We all know the US healthcare system is breaking down due to a lack of access and skyrocketing high drug prices.
Democrats are spending their time arguing who cares about the health and who is the most enthusiastic in wanting to offer health coverage to Americans instead of actually addressing the ongoing issue of limited access and skyrocketing prices.
In fact, over the last few decades, American’s wellbeing has steadily declined. Our physical, mental and social health is going nowhere. American life expectancy is down. Suicides rates are going up. The mortality rate has been increasing. Many people do not get medical attention because half of the population is either insured or under-insured. The cases of surprise medical bills increase.
The ongoing healthcare crisis is probably one of the deadliest symptoms of the nation. Unfortunately, many Americans have been dying from diseases that are preventable and curable.
In the meantime, businesses are booming, with reports suggesting that healthcare sector profits would increase by more than $500 billion by the end of 2020. Some healthcare sector groups are even using their profits to start campaigns against ‘Medicare for All’ with misleading information. In short, they are opposing it just for profits.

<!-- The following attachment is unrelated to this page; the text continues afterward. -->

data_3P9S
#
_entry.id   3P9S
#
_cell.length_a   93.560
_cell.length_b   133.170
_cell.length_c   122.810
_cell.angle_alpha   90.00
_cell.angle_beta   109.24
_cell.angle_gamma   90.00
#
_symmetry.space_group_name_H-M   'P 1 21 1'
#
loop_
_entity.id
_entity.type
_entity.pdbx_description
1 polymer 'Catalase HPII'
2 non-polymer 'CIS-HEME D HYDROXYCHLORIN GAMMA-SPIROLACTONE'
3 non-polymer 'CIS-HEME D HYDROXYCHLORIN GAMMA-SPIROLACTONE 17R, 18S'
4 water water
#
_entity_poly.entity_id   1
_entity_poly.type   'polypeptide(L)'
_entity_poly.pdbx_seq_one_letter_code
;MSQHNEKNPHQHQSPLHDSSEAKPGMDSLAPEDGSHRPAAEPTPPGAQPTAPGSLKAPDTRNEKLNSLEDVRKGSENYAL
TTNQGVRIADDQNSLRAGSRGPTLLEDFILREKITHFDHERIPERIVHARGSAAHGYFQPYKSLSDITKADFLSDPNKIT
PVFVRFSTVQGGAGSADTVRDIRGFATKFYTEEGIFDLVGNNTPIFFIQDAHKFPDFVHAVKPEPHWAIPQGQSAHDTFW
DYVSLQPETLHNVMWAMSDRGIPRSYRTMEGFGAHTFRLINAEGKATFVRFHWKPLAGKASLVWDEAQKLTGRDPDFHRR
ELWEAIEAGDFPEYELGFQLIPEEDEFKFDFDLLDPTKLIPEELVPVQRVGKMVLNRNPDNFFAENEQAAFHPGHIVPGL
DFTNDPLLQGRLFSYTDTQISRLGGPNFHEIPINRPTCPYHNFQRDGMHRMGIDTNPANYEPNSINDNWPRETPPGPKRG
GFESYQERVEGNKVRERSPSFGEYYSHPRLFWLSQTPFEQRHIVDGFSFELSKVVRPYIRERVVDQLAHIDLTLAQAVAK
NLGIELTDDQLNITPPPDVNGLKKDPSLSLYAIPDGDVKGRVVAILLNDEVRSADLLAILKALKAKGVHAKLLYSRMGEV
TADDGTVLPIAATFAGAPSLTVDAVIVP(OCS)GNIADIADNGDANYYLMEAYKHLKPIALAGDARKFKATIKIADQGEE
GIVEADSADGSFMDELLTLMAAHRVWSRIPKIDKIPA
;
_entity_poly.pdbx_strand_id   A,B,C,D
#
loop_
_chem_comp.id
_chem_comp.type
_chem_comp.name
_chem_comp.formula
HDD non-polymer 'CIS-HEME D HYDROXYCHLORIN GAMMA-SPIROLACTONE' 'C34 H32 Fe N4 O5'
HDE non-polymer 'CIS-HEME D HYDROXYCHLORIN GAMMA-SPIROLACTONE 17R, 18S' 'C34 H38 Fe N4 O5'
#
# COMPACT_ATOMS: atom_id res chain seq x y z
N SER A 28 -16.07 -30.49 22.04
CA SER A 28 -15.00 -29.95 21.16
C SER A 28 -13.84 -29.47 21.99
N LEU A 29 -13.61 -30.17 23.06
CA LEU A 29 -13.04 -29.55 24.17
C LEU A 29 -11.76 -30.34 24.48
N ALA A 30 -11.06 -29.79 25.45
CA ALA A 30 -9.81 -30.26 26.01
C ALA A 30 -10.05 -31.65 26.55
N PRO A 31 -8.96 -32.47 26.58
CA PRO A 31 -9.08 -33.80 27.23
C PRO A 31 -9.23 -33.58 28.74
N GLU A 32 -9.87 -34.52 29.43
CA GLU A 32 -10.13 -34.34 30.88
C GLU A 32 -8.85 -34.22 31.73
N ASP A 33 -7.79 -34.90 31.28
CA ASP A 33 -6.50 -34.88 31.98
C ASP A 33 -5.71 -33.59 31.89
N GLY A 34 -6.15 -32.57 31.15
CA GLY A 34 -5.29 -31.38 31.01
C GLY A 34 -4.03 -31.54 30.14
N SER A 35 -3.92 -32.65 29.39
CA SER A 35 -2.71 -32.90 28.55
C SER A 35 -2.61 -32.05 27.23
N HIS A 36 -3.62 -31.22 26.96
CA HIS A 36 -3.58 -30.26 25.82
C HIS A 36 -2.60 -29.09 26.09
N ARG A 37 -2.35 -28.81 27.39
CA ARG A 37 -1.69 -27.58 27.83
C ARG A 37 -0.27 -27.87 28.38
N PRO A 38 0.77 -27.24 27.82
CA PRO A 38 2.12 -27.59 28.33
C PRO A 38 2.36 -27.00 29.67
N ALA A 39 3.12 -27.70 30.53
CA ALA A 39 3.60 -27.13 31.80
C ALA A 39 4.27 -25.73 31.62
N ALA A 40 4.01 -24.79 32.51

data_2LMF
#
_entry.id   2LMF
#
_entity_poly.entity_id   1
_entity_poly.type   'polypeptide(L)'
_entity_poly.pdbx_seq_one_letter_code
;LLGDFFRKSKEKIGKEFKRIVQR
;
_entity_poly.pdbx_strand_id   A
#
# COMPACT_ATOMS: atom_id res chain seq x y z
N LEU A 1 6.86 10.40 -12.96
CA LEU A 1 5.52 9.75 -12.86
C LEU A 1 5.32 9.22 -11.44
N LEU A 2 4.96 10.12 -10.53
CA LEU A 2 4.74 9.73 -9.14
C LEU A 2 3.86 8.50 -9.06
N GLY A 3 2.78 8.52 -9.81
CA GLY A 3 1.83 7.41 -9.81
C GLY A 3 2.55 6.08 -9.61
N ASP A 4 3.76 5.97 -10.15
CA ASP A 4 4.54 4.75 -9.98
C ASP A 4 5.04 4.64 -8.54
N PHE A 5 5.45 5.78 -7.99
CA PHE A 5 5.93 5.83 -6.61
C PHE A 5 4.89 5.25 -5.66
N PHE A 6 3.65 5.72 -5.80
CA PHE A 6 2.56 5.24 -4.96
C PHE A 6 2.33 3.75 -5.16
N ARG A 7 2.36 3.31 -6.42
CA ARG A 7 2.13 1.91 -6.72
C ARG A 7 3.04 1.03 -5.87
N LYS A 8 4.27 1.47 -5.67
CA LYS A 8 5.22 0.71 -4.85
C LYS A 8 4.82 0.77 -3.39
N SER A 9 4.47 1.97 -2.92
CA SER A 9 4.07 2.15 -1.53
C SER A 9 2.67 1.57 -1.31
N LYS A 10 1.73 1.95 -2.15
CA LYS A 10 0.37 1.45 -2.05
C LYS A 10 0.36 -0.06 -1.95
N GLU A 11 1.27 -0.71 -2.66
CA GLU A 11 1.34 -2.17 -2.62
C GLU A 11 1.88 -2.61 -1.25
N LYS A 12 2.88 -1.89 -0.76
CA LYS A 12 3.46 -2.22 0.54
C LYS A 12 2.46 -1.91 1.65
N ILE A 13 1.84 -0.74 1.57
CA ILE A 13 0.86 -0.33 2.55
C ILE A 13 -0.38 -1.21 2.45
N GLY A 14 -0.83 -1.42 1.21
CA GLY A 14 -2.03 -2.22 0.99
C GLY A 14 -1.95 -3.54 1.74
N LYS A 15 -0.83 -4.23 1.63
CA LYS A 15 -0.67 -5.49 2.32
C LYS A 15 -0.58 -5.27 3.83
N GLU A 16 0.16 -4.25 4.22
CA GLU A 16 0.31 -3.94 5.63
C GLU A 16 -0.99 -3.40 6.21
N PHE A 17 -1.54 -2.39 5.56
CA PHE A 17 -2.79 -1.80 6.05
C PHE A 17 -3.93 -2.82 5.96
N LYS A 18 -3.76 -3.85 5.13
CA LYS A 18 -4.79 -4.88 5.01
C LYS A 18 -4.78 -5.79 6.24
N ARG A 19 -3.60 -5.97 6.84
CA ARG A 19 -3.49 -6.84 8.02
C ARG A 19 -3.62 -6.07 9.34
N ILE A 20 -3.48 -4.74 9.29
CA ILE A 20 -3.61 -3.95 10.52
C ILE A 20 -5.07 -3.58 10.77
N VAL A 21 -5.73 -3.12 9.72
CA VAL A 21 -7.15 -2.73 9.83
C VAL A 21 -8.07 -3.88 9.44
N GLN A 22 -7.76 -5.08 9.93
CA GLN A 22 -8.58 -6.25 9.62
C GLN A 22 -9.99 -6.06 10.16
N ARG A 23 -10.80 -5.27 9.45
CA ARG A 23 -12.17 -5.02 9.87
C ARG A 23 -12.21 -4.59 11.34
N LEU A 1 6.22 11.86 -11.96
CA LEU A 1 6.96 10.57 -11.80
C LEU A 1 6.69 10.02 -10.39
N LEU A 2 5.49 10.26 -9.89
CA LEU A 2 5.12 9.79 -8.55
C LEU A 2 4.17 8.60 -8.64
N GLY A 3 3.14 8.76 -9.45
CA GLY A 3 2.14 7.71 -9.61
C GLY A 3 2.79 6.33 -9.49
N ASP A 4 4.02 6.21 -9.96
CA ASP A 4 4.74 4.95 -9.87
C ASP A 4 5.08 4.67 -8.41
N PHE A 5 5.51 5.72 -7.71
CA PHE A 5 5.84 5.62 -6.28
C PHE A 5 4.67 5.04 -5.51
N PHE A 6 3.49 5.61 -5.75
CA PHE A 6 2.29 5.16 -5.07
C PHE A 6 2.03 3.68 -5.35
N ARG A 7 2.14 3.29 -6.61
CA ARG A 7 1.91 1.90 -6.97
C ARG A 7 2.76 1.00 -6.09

As people, we believe that healthcare is a human right. So, we all want to ensure there is access to medical care and affordable coverage. We know our healthcare system is broken and we spend more money on healthcare. However, we are spending too much time arguing over the differences between Medicare for All and Obamacare expansion instead of focusing on the bigger problems.
If we start thinking about ourselves as humans first, we can win the battle. And this can be done when healthcare is considered a human right.
According to a survey, more than 70 percent of Americans are in favor of a system that would guarantee healthcare as a right.
It is high time to focus on how to bring the costs of the drugs down and how to provide access to healthcare by solving the ongoing problems that have plagued the US healthcare system.
We need to control the cost of prescription drugs by negotiating drug prices and using international reference pricing. We need to invest in technologies to make medical services function efficiently; change the incentive structure by providing flexibility to medical providers and increasing the supply of practitioners; shift our focus on educating ourselves in preventative care and end-of-life care options. Working together on a problem is important now.